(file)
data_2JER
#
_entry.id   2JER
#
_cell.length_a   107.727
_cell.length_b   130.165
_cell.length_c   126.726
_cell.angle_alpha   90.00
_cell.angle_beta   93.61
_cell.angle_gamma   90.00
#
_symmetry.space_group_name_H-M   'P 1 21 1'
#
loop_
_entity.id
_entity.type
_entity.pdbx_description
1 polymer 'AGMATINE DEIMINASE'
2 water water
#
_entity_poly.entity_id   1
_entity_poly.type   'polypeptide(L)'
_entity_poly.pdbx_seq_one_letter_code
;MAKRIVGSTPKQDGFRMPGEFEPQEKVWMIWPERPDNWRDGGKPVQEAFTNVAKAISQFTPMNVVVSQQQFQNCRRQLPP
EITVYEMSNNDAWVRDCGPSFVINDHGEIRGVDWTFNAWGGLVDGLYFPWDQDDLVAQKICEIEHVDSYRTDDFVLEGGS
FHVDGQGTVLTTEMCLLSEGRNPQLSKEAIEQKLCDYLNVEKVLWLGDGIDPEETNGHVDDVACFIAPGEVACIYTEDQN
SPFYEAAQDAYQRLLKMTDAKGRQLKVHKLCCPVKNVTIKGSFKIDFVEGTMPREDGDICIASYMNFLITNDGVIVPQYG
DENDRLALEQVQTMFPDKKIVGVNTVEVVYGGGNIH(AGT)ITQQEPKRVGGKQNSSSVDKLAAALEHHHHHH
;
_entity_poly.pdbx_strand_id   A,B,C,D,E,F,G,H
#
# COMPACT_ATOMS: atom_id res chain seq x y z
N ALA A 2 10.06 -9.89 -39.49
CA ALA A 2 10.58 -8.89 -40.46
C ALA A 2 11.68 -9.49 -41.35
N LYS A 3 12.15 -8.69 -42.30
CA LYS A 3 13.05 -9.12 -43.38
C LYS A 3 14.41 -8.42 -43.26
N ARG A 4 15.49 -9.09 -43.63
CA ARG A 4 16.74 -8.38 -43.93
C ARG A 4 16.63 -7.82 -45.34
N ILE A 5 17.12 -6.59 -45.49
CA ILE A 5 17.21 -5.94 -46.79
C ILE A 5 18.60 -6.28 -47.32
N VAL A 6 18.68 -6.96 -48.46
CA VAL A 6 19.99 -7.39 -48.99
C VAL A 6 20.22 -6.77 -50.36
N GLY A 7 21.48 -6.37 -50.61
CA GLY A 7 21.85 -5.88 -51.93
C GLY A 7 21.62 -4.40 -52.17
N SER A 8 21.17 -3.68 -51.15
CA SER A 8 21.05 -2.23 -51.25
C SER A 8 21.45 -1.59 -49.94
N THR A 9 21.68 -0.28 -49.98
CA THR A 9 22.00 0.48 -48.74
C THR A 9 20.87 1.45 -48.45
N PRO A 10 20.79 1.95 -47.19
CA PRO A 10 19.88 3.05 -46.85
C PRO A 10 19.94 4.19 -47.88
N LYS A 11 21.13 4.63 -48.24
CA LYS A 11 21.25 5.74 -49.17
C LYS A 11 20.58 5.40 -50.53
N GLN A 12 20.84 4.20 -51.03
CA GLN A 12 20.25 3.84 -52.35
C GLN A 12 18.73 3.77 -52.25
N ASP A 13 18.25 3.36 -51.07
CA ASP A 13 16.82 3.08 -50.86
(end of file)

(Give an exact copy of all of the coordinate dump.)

data_2JER
#
_entry.id   2JER
#
_cell.length_a   107.727
_cell.length_b   130.165
_cell.length_c   126.726
_cell.angle_alpha   90.00
_cell.angle_beta   93.61
_cell.angle_gamma   90.00
#
_symmetry.space_group_name_H-M   'P 1 21 1'
#
loop_
_entity.id
_entity.type
_entity.pdbx_description
1 polymer 'AGMATINE DEIMINASE'
2 water water
#
_entity_poly.entity_id   1
_entity_poly.type   'polypeptide(L)'
_entity_poly.pdbx_seq_one_letter_code
;MAKRIVGSTPKQDGFRMPGEFEPQEKVWMIWPERPDNWRDGGKPVQEAFTNVAKAISQFTPMNVVVSQQQFQNCRRQLPP
EITVYEMSNNDAWVRDCGPSFVINDHGEIRGVDWTFNAWGGLVDGLYFPWDQDDLVAQKICEIEHVDSYRTDDFVLEGGS
FHVDGQGTVLTTEMCLLSEGRNPQLSKEAIEQKLCDYLNVEKVLWLGDGIDPEETNGHVDDVACFIAPGEVACIYTEDQN
SPFYEAAQDAYQRLLKMTDAKGRQLKVHKLCCPVKNVTIKGSFKIDFVEGTMPREDGDICIASYMNFLITNDGVIVPQYG
DENDRLALEQVQTMFPDKKIVGVNTVEVVYGGGNIH(AGT)ITQQEPKRVGGKQNSSSVDKLAAALEHHHHHH
;
_entity_poly.pdbx_strand_id   A,B,C,D,E,F,G,H
#
# COMPACT_ATOMS: atom_id res chain seq x y z
N ALA A 2 10.06 -9.89 -39.49
CA ALA A 2 10.58 -8.89 -40.46
C ALA A 2 11.68 -9.49 -41.35
N LYS A 3 12.15 -8.69 -42.30
CA LYS A 3 13.05 -9.12 -43.38
C LYS A 3 14.41 -8.42 -43.26
N ARG A 4 15.49 -9.09 -43.63
CA ARG A 4 16.74 -8.38 -43.93
C ARG A 4 16.63 -7.82 -45.34
N ILE A 5 17.12 -6.59 -45.49
CA ILE A 5 17.21 -5.94 -46.79
C ILE A 5 18.60 -6.28 -47.32
N VAL A 6 18.68 -6.96 -48.46
CA VAL A 6 19.99 -7.39 -48.99
C VAL A 6 20.22 -6.77 -50.36
N GLY A 7 21.48 -6.37 -50.61
CA GLY A 7 21.85 -5.88 -51.93
C GLY A 7 21.62 -4.40 -52.17
N SER A 8 21.17 -3.68 -51.15
CA SER A 8 21.05 -2.23 -51.25
C SER A 8 21.45 -1.59 -49.94
N THR A 9 21.68 -0.28 -49.98
CA THR A 9 22.00 0.48 -48.74
C THR A 9 20.87 1.45 -48.45
N PRO A 10 20.79 1.95 -47.19
CA PRO A 10 19.88 3.05 -46.85
C PRO A 10 19.94 4.19 -47.88
N LYS A 11 21.13 4.63 -48.24
CA LYS A 11 21.25 5.74 -49.17
C LYS A 11 20.58 5.40 -50.53
N GLN A 12 20.84 4.20 -51.03
CA GLN A 12 20.25 3.84 -52.35
C GLN A 12 18.73 3.77 -52.25
N ASP A 13 18.25 3.36 -51.07
CA ASP A 13 16.82 3.08 -50.86